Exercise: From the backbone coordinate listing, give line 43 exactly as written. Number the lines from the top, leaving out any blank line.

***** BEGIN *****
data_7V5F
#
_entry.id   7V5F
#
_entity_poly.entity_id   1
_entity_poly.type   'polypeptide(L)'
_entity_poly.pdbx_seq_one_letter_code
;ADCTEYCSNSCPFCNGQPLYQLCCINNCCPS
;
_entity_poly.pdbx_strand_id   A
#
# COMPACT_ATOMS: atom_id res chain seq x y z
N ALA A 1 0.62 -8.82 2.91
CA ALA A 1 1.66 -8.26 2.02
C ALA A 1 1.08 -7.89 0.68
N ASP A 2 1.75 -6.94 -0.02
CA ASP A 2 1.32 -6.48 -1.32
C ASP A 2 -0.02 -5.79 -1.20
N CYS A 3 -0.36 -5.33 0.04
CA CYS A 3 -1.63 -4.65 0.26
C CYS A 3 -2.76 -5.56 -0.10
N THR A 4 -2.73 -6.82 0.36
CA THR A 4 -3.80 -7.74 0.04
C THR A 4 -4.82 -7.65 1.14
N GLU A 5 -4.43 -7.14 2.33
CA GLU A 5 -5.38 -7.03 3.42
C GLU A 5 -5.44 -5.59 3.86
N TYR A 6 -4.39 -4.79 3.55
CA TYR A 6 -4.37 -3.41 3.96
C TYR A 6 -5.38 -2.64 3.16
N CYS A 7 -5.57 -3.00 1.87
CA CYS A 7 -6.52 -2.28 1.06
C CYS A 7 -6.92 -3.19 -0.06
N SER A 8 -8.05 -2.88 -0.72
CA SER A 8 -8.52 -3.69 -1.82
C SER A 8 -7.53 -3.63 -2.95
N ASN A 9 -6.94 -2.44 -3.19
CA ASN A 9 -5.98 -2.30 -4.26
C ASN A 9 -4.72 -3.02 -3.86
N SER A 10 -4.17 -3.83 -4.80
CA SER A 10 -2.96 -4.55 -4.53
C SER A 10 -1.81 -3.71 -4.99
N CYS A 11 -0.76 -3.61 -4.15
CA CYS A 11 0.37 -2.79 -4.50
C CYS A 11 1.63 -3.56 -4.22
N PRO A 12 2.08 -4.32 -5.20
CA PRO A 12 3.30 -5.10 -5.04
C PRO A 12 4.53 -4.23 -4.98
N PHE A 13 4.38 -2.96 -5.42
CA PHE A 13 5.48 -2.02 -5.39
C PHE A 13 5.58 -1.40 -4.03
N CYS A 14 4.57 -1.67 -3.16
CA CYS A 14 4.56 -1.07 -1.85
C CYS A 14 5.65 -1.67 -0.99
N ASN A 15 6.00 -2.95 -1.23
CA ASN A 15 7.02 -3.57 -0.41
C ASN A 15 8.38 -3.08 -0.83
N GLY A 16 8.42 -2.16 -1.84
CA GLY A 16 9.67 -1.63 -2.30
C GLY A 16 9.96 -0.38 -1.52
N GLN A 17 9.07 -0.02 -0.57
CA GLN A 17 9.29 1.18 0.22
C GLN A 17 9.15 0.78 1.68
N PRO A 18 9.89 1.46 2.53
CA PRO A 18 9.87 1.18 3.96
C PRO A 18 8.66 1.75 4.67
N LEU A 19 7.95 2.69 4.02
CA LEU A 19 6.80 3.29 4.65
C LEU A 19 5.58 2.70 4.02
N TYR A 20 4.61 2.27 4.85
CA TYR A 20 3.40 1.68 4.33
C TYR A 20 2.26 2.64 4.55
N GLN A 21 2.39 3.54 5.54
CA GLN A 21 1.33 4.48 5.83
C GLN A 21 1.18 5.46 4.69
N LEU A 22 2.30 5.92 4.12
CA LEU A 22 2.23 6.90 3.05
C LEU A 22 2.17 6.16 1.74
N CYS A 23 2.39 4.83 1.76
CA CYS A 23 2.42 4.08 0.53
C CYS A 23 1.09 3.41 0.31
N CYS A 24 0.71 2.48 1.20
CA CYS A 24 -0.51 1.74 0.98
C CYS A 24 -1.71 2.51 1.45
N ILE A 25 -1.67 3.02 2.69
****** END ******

N CYS A 11 -0.76 -3.61 -4.15